Feb. 7–24, the Ensemble Theater Company (ETC) will offer its new production, in the New Vic Theater, 33 W. Victoria St., of Arthur Miller‘s Pulitzer and Tony Award-winning play Death of a Salesman (1949), with Henry Woronicz as Willy Loman, and a cast that includes Gigi Bermingham, Michael Bernard, Jenn Chandler, John P. Connolly, Alex Nee, Trevor Peterson, Sergi Robles, Paul Sandberg and Sarah Saviano.

The production is directed by Joe Hanreddy, with scenic design by Se Hyun Oh, costumes by Dianne K. Graebner, and lighting by Jean-Yves Tessier. The original music, which will be performed live, was composed and produced by Barry G. Funderburg, who also served as sound designer.

Historically, only plays that chronicled the death of a king were worthy of the name “tragedy.”

It was one of Arthur Miller’s greatest services to theater to have wrested tragedy from the royal domain and applied it to the stories of ordinary people, as subject to emotional storms and destructive obsessions as the great of this world, but whose dramas play out beneath the radar of the public’s attention.

Speaking of another of his great plays, A View From the Bridge (1955), Miller observed that a key feature of tragedy is betrayal, but that the essence of a drama, what makes it a tragedy, in his view, is that the audience member wants to pull the protagonist aside and warn him of his impending destruction at the hands of fate.

In Death of a Salesman, Willy Loman is reaching the end of his rope. He feels that his one great gift — what sets him apart from his contemporaries — that is, his ability to sell, is slipping away from him.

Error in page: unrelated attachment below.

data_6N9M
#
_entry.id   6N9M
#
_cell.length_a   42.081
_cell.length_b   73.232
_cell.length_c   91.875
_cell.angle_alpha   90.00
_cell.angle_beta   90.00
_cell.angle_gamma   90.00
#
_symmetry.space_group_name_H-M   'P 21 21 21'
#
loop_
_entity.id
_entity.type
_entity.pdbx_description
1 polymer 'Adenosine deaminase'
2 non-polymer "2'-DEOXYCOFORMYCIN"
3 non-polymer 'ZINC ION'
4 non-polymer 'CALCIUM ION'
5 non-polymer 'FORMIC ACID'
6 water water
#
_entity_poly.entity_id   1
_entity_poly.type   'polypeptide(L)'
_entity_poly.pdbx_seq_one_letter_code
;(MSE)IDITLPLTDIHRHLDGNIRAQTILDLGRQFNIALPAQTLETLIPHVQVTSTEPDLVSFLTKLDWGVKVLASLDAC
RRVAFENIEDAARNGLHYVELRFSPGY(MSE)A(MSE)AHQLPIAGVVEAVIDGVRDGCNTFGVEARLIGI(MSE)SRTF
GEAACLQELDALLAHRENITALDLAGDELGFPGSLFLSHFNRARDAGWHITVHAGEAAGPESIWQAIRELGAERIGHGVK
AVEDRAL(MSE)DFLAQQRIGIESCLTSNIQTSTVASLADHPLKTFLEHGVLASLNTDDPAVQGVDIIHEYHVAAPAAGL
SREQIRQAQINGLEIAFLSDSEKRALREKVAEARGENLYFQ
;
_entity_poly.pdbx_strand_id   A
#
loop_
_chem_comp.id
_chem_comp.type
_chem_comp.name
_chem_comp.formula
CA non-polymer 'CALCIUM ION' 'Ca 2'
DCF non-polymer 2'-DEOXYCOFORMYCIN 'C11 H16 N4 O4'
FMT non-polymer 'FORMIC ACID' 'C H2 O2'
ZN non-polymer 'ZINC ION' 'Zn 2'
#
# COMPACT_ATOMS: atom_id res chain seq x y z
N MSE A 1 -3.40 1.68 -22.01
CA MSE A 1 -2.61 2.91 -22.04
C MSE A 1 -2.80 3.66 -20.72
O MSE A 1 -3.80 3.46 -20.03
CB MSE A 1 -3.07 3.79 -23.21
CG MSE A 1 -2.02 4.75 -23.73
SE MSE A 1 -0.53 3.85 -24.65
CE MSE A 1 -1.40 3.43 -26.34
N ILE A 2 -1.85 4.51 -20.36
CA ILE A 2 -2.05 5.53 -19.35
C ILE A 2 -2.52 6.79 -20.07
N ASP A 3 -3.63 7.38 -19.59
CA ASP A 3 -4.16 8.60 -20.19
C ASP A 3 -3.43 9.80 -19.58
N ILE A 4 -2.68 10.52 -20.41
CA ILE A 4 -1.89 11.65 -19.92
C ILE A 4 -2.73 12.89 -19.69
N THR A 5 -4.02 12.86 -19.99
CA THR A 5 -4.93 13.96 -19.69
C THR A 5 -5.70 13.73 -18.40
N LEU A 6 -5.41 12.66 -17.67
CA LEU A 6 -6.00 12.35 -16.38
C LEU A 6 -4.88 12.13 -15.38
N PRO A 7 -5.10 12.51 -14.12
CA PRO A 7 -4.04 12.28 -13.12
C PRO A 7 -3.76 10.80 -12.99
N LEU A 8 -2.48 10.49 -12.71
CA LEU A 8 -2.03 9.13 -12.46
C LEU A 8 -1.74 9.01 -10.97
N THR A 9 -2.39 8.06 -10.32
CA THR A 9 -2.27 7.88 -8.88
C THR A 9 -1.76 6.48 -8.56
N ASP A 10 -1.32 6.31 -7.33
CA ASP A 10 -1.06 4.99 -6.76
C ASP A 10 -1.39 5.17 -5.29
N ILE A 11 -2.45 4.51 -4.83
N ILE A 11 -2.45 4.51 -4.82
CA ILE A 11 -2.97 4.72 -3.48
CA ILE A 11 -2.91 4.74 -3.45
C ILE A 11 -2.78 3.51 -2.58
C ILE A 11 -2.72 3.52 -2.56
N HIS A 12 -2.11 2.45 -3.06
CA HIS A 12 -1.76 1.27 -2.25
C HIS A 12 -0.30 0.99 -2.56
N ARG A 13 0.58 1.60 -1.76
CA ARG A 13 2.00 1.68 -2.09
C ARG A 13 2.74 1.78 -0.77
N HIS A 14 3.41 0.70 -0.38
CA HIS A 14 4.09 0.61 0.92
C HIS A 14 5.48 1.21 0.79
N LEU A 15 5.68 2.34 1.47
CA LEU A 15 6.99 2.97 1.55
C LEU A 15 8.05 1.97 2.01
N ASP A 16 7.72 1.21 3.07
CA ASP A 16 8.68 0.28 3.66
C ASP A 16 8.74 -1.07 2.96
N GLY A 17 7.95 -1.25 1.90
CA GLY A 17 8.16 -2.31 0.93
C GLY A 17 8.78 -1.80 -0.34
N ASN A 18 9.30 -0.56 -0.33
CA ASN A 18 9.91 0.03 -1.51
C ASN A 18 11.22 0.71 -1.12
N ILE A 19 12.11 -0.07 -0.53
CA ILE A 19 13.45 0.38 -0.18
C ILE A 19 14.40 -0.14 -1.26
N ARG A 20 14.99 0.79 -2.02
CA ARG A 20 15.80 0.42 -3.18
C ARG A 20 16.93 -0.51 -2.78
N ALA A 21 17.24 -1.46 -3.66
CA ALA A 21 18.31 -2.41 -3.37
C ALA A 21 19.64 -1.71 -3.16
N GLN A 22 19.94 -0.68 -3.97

His world has begun to disintegrate, and there seems to be no way for him to stop it, or even slow it down. When we first meet Willy, he has already passed the point of no return. His last few hours, full of fear and desperation, are an indelible chapter in American drama.

Miller’s politics, like his heart, were on the left, but Death of a Salesman is neither a critique of capitalism nor a call to arms for the masses. It is the story of one individual — Walt Whitman’s “single, separate person” — and the choices he made.

I have seen productions in which Willy was played by Frederic March, by Lee J. Cobb and by Dustin Hoffmann, and each was totally convincing, yet different from the others. Willy is one of the essential characters of the American Theater.

Single tickets to Death of a Salesman are $25-$45. For tickets, performances times and dates, and other information, call 805-965-5400, or visit https://store.ensembletheatre.com/.

— Gerald Carpenter covers the arts as a Noozhawk contributing writer. He can be reached at gerald.carpenter@gmail.com. The opinions expressed are his own.